The city's Bureau of Purchases decided to combine the naming rights with the advertising and management contract because it "made for a more efficient process," she said.
In June, the city's Board of Estimates approved a six-month extension of naming rights for 1st Mariner Arena. Arena Ventures LLC, run by former 1st Mariner Bank CEO Ed Hale, has paid $75,000 a year since 2002 to keep the bank's name in lights on the side of arena.
1st Mariner would be happy to entertain the idea of keeping its name on the walls of the arena, said Dennis Finnegan, the bank's executive vice president. "It's been a good relationship," he said.
It was Hale who suggested the city allow the Baltimore Arena's naming rights to be sold, he said.
Hale's indoor soccer team, the Baltimore Blast, has been a primary tenant of the arena since the early 1980s. The arena also has been home to indoor lacrosse and lingerie football teams, and is a popular stop for professional wrestling tours.
While luring an NBA or NHL team to Baltimore remains unlikely because of the proximity of teams in Washington and Philadelphia, the March study suggested a new facility could draw one-time or infrequently occurring events such as NCAA tournaments or Olympic qualifiers.
But there will always be those who hope for a home team to root for between the end of the Ravens' season and the beginning of baseball in the spring.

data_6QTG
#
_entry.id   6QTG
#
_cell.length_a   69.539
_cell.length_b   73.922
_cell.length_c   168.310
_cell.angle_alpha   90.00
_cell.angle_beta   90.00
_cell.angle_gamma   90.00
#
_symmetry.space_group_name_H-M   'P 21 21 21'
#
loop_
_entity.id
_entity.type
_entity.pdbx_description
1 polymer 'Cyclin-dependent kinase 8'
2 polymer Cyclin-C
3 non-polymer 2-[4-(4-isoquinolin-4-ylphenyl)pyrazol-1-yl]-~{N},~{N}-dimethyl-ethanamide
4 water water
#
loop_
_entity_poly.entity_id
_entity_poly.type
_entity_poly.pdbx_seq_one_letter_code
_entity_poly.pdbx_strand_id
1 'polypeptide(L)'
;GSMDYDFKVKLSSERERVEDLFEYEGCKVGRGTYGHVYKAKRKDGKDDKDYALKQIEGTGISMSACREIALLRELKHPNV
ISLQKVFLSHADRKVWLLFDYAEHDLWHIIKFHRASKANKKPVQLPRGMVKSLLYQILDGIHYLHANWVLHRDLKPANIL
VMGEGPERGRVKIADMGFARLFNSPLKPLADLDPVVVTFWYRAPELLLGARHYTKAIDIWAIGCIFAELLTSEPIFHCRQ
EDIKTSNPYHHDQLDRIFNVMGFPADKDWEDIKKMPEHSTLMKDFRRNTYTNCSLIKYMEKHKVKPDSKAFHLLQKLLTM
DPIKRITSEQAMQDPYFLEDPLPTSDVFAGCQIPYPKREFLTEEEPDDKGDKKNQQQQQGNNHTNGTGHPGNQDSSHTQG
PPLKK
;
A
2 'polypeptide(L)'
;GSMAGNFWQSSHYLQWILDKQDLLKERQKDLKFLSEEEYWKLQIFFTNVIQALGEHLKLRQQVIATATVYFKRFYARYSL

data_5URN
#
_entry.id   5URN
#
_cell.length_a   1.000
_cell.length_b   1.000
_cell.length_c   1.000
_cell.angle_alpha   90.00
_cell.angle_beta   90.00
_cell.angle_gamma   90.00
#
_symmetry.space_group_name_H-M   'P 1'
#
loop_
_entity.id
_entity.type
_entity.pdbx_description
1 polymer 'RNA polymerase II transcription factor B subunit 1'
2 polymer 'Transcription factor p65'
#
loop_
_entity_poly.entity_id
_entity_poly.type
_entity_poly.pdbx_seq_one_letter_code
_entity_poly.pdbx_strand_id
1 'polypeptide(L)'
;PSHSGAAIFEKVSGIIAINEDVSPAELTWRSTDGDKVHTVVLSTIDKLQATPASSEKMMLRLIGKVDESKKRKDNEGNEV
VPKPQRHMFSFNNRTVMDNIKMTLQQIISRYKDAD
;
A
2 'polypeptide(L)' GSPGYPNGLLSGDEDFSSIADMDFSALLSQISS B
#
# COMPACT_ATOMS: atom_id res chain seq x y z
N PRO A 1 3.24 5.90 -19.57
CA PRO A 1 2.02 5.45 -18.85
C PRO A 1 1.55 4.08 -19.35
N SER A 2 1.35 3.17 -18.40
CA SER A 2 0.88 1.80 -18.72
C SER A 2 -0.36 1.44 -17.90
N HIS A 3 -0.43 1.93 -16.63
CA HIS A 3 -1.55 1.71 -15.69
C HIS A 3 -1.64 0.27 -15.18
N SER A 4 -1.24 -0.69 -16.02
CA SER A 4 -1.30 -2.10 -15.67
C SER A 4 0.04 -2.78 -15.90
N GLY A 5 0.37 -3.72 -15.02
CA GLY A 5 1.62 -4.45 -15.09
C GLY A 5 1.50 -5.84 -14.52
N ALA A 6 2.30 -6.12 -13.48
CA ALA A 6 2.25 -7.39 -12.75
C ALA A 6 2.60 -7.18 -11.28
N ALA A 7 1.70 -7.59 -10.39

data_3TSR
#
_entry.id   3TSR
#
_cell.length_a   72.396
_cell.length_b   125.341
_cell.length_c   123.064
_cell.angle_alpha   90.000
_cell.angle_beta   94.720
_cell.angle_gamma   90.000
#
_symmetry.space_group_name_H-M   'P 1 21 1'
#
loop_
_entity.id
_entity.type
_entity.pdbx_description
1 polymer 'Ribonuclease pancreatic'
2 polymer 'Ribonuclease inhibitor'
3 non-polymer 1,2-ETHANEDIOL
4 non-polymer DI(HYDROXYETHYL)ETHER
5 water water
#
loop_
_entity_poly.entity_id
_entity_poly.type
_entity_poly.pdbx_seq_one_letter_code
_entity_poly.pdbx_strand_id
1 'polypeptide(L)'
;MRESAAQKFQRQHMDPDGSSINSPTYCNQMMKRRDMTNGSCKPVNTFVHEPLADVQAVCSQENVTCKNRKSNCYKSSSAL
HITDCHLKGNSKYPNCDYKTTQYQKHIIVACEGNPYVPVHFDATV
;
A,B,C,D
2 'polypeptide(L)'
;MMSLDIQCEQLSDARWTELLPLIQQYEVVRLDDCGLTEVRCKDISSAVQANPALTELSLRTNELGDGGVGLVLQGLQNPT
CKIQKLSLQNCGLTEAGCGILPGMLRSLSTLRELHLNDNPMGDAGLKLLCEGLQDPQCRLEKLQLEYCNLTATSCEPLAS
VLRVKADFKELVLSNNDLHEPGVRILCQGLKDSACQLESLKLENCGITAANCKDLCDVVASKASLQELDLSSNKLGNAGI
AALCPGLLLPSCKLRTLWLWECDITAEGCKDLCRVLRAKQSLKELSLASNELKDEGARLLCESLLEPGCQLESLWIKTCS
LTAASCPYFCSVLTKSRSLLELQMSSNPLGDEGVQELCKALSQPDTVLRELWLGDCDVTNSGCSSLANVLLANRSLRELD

Howie Lewis remembers his first arena visit to watch hockey back in 1988. Even then the arena felt cramped and old, he said, with too many obstructed-view seats. But that wasn't that unusual for minor-league arenas at the time.
Now, however, teams in smaller markets boast updated facilities. Lewis, a member of the Baltimore Bandits Booster Club, has season tickets for the Hershey Bears, a minor-league hockey team whose gleaming 10-year-old arena makes 1st Mariner seem antiquated and inadequate.
Lewis said he believes a small, ardent fan base for hockey remains in Baltimore, and the city could again host a team in hockey's top minor league, the American Hockey League. The Clippers (1962-76), Skipjacks (1982-93) and Bandits (1995-97) had intermittent success, but Lewis feels the addition of teams in Wilkes-Barre, Pa., and Norfolk, Va., has increased awareness of minor-league hockey.
"All people could talk about was whether Baltimore would get another team," said Lewis, who recently gathered with hundreds of other die-hard AHL fans in Cleveland. "It just makes so much sense. But it's only going to happen if they get a new building."